We followed the course of canine parvovinis (CPV) antibody prevalence in a subpopulation of wolves (Canis 1upus) in northeastern Minnesota from 1973, when antibodies were first detected, through 2004. Annual early pup survival was reduced by 70%, and wolf population change was related to CPV antibody prevalence. In the greater Minnesota population of 3,000 wolves, pup survival was reduced by 40-60%. This reduction limited the Minnesota wolf population rate of increase to about 4% per year compared with increases of 16-58% in other populations. Because it is young wolves that disperse, reduced pup survival may have caused reduced dispersal and reduced recolonization of new range in Minnesota. ?? Wildlife Disease Association 2008.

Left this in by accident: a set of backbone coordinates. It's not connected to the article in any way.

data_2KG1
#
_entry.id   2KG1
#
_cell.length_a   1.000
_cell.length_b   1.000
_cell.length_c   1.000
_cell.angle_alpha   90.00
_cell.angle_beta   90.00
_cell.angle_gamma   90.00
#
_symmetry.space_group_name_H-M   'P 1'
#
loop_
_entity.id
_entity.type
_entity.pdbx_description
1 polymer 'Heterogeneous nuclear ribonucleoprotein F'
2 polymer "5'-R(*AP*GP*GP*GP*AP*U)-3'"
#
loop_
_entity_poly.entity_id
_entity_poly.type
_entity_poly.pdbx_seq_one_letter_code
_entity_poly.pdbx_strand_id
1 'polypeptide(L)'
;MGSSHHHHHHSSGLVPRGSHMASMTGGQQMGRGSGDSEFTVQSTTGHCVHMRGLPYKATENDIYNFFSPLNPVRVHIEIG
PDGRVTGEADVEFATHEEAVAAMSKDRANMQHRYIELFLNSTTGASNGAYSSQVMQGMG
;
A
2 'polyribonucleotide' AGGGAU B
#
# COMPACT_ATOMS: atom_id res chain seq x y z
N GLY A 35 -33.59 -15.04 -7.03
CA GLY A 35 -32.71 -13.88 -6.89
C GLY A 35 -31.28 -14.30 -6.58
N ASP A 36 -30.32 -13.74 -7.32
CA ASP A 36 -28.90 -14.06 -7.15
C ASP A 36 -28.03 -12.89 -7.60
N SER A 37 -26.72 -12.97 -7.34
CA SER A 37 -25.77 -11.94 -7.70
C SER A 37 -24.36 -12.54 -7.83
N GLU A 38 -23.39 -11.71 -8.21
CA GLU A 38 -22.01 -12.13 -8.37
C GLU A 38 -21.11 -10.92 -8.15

|Title||Demographic effects of canine parvovirus on a free-ranging wolf population over 30 years|
|Authors||L. D. Mech, S.M. Goyal, W. J. Paul, W.E. Newton|
|Publication Subtype||Journal Article|
|Series Title||Journal of Wildlife Diseases|
|Record Source||USGS Publications Warehouse|
|USGS Organization||Northern Prairie Wildlife Research Center|